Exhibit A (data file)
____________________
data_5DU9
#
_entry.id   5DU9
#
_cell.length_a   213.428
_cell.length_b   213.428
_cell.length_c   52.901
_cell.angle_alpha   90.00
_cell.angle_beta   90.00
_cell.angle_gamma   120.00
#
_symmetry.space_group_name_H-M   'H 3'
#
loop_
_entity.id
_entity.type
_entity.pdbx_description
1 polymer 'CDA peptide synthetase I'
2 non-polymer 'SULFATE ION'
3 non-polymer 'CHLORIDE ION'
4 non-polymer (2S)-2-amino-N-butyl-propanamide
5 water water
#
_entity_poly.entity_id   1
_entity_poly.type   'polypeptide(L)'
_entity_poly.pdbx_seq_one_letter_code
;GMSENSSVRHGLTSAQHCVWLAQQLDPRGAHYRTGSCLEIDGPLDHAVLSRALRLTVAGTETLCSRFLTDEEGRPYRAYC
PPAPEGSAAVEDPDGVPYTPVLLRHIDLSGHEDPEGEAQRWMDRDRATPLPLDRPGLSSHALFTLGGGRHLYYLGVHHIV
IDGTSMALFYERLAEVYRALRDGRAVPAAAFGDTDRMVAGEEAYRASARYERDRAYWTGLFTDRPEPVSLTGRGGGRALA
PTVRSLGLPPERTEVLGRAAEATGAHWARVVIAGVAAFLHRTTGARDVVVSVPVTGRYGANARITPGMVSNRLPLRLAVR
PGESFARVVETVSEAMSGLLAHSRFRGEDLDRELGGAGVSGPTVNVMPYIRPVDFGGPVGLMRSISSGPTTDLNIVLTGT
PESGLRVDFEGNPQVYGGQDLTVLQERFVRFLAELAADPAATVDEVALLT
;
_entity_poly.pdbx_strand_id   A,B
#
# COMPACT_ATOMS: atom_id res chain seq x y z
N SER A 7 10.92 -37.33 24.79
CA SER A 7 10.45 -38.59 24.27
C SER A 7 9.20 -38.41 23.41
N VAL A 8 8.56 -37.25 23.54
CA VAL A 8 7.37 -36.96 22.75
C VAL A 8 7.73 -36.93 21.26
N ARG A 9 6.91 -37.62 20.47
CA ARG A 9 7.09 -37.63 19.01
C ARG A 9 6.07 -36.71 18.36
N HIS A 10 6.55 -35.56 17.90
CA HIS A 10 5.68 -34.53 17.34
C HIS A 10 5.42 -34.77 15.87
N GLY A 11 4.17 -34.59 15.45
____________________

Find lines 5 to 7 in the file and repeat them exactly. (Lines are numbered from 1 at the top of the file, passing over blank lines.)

_cell.length_a   213.428
_cell.length_b   213.428
_cell.length_c   52.901